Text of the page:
Harley the Wonder Dog

Harley in training to become a 'Wonder Dog'

Harley (the Wonder Dog) is a trained and accredited “Assistance Dog” permitted under State legislation to the same level of community access as Guide Dogs and Hearing Dogs.

Harley was trained by Canine Helpers for the Disabled, a Queensland service organisation accredited to train Assistance Dogs. Assistance Dogs can be either Service Dogs, Hearing Dogs, Facility Dogs, Therapy Dogs, and in certain circumstances Private Certification for dogs can be issued for dogs to assist their disabled owners. Canine Helpers also train and licence handlers to meet the criteria that the Government has set up to allow public access. Full details of the types of Assistance Dogs and the duties they perform can be obtained from the Canine Helpers website.

Canine Helpers rely on shopping centre stalls where funds are raised by sales of merchandise and donations from the public to continue their work. Donations and sponsorship from individuals or organisations can also be arranged through the Canine Helpers website.

Harley and Peter became an item about 8 months ago and Peter believes Harley has become an indispensable part of his life. Peter is a double amputee and Harley assists him in many ways.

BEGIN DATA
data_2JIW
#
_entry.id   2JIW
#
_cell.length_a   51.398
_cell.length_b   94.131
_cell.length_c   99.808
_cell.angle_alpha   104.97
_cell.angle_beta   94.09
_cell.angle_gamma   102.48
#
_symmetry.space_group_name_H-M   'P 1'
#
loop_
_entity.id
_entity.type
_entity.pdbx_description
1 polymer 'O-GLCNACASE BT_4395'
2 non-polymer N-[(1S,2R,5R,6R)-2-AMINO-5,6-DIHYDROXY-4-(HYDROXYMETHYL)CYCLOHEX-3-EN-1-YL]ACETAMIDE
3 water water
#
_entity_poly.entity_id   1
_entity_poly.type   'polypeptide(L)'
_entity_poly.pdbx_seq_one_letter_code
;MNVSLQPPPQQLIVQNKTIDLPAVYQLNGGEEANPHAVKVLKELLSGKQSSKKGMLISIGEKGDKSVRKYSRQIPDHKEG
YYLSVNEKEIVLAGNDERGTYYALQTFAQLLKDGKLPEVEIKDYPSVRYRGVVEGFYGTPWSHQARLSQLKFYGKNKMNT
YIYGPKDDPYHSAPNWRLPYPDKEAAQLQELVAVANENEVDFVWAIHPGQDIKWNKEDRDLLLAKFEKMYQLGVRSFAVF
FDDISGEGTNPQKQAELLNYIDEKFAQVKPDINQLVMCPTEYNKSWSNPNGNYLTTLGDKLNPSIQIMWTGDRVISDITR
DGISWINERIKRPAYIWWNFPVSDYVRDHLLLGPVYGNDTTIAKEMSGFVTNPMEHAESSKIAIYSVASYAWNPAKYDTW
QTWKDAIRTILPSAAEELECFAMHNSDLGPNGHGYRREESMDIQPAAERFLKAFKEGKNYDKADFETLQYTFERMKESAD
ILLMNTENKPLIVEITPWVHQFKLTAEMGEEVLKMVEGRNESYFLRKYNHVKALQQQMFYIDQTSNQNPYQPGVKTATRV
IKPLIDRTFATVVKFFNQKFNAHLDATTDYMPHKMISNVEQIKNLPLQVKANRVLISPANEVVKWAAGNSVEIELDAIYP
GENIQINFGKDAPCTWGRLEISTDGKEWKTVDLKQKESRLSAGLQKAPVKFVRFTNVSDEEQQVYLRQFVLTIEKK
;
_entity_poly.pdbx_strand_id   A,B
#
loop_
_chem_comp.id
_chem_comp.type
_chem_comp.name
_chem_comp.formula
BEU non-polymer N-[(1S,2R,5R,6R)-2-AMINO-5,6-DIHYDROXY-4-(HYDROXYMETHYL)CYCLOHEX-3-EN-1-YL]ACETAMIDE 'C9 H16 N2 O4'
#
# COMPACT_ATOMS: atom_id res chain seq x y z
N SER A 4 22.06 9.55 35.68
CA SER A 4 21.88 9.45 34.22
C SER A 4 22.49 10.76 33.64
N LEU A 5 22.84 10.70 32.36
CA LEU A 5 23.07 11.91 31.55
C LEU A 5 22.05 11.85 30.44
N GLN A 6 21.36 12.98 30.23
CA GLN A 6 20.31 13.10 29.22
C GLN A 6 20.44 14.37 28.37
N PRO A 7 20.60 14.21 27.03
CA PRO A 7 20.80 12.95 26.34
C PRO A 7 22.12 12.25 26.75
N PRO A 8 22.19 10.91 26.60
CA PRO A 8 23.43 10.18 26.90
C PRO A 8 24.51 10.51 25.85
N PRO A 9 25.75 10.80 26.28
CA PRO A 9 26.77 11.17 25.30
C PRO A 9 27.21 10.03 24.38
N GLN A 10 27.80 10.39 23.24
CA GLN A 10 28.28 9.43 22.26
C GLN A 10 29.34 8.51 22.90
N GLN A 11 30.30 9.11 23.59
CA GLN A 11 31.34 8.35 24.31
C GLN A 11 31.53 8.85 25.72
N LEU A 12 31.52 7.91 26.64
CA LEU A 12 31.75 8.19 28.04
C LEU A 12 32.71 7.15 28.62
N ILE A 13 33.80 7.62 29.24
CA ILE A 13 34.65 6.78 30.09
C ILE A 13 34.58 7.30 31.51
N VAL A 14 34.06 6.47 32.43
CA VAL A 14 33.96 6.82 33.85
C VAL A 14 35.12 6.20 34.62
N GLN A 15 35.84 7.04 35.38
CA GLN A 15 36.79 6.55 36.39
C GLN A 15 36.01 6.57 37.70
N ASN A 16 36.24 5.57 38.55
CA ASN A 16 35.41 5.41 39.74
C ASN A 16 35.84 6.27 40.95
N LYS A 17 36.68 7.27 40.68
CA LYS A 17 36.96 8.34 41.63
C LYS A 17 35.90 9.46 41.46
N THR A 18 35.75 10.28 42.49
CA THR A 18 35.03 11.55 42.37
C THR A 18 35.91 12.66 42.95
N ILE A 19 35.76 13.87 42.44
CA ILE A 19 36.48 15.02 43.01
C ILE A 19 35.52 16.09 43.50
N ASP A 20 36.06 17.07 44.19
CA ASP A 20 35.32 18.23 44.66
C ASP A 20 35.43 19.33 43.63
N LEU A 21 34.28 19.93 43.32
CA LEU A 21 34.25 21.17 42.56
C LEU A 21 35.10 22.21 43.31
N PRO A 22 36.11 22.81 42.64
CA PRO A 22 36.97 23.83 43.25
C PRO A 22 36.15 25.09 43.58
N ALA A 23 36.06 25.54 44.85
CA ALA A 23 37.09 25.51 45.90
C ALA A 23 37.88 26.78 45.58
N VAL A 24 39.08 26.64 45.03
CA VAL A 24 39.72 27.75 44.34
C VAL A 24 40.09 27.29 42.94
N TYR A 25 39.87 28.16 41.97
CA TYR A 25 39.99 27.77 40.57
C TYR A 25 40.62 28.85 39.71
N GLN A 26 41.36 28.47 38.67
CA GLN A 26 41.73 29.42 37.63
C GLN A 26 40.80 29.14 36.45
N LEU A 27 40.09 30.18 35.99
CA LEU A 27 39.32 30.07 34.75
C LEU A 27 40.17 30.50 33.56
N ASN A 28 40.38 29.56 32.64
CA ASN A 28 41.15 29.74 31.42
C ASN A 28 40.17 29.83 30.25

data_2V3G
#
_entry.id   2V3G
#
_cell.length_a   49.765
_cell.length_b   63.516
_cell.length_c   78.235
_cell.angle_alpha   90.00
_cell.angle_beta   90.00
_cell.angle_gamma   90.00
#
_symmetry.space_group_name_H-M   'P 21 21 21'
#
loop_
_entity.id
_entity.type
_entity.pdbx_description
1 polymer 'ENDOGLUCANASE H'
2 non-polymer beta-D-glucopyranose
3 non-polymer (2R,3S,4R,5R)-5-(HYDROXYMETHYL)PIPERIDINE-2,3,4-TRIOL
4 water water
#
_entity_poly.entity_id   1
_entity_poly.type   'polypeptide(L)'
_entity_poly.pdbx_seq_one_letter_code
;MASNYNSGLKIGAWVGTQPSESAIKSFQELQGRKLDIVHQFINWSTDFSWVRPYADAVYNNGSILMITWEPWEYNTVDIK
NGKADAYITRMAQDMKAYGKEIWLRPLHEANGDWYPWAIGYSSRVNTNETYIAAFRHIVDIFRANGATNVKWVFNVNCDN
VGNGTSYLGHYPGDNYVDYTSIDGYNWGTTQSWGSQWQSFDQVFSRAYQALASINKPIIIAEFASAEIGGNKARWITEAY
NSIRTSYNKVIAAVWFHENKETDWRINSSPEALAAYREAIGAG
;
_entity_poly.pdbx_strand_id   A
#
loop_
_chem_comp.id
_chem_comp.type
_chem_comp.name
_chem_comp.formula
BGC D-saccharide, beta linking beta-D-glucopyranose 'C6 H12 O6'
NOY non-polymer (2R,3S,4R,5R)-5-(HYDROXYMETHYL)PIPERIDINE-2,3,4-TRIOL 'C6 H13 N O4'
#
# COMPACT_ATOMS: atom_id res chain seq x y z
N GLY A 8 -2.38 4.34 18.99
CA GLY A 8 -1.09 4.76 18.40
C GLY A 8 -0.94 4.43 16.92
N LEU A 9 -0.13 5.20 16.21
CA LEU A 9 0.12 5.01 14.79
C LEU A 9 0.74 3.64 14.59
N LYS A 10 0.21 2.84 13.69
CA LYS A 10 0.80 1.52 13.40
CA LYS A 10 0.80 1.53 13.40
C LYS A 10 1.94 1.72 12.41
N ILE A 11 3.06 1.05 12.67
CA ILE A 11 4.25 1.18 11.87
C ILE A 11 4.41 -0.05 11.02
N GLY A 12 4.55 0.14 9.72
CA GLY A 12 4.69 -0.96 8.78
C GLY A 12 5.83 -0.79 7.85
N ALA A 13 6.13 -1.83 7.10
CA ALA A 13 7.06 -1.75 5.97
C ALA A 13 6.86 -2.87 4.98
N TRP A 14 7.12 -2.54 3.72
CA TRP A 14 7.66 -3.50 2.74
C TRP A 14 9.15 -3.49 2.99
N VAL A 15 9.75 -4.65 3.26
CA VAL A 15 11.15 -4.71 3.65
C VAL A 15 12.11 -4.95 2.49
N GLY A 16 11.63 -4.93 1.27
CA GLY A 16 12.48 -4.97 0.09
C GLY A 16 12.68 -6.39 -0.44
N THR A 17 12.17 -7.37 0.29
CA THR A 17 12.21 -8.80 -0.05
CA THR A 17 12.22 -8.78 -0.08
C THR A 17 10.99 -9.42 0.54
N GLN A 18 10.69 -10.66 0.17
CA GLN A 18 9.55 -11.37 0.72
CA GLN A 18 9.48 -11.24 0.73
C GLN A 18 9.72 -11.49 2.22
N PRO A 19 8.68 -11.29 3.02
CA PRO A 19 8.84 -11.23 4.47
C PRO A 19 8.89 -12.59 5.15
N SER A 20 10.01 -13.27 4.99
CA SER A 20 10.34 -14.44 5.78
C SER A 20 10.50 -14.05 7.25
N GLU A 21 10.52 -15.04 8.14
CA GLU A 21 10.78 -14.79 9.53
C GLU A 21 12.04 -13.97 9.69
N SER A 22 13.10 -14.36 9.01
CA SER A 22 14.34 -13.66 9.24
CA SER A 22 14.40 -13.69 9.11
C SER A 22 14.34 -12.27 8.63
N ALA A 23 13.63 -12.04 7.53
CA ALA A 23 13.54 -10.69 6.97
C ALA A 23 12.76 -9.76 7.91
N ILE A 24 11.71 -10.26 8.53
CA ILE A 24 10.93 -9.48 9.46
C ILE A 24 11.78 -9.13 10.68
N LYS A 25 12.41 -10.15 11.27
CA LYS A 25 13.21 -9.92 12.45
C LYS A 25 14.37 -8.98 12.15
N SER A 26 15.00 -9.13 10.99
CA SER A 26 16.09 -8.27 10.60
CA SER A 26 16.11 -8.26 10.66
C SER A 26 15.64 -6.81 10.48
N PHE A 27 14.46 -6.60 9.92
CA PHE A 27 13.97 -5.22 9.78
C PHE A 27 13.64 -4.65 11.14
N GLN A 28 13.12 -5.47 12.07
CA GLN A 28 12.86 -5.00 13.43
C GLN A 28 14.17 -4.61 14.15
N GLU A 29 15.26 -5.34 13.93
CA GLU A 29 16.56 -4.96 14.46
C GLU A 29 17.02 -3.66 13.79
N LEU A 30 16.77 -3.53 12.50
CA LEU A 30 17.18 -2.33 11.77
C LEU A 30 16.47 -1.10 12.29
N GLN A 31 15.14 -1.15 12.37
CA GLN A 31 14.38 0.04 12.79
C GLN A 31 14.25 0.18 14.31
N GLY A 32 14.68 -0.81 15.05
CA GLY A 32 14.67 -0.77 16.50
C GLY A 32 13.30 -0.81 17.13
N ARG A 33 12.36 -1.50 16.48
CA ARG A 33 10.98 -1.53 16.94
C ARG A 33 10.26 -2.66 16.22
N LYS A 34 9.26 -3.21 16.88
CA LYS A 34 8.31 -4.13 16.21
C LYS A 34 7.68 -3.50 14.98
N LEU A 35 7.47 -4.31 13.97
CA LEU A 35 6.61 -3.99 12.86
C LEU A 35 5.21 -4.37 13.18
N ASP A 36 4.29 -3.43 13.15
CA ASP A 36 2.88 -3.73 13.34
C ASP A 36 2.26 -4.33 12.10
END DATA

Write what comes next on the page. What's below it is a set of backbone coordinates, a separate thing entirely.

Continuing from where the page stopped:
Harley & Peter at the shopping centre

Harley is trained to pick up items that Peter drops and cannot retrieve himself from his wheelchair. Harley can also take Peter’s sock off, open doors and drawers, bark when someone comes to the door to alert Peter of visitors, and generally hangs around with Peter waiting for the next job. Harley is a companion that doesn’t argue or nag, but he does like a tasty little reward from time to time. (Peter hopes that in the near future he can be trained to make a decent cup of coffee.)

Harley has become a ‘fixture’ around Caboolture, making friends with medical staff Peter regularly visits and staff at the local shopping centres and also many shoppers who have come to know him. Harley has a great friendly personality and makes friends easily. If for some reason Harley is not accompanying Peter when he is out and about, his friends want to know where he is or if there is anything wrong. (Peter has had to learn to cope with rejection and accept a lesser station in life since Harley came on the scene.)

Peter recommends life with an Assistance Dog for any person with disabilities, but due to limited funds and the small number of suitable dogs and the complexity and time restraints of the training programs, applicants have a long waiting period if they are accepted into the Canine Helpers program. The wait however is well worth the eventual reward.

Harley and Peter with friends - getting ready to paint the boat

www.communities.qld.gov.au/disability/key-projects/assistance-guide-dogs/index.page
www.caninehelpers.org.au